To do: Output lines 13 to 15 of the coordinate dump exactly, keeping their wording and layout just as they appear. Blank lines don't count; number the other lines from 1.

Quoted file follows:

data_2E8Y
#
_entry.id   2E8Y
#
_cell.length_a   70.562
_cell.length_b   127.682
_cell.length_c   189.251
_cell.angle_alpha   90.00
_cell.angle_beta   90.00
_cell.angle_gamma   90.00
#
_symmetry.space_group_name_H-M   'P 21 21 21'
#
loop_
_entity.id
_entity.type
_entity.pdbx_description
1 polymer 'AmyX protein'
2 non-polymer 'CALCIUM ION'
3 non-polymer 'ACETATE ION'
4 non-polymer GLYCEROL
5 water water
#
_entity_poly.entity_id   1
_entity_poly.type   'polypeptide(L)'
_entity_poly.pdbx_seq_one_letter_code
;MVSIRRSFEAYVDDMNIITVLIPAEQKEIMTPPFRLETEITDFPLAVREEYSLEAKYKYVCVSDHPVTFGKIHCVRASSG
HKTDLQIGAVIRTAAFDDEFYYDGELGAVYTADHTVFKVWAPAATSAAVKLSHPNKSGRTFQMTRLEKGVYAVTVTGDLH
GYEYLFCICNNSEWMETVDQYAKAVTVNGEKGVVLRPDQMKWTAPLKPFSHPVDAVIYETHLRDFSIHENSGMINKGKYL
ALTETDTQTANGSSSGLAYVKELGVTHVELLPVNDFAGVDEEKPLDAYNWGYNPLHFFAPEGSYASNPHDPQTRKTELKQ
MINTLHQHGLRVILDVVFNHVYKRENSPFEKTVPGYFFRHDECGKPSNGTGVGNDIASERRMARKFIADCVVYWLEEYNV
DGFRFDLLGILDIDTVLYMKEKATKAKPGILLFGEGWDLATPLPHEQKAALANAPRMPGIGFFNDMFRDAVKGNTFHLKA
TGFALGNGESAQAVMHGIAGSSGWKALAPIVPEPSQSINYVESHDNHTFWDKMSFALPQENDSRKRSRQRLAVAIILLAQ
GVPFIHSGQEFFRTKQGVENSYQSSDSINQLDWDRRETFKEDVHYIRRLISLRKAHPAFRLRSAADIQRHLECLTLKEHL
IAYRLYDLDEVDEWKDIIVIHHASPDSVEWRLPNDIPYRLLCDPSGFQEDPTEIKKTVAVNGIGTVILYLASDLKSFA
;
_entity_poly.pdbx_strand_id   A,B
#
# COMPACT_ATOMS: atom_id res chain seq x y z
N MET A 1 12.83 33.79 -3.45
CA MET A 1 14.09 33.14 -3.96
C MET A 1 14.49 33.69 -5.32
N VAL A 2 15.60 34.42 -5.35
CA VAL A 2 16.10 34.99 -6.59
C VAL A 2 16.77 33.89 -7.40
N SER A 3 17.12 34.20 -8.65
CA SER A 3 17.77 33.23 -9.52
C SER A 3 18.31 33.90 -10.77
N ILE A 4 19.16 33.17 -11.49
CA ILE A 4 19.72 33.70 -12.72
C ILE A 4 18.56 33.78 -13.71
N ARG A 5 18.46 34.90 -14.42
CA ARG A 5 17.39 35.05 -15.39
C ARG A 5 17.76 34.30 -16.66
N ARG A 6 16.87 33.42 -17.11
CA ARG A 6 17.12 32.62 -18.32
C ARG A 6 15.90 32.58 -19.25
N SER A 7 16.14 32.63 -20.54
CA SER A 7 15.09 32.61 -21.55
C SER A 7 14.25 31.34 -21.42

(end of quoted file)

#
loop_
_entity.id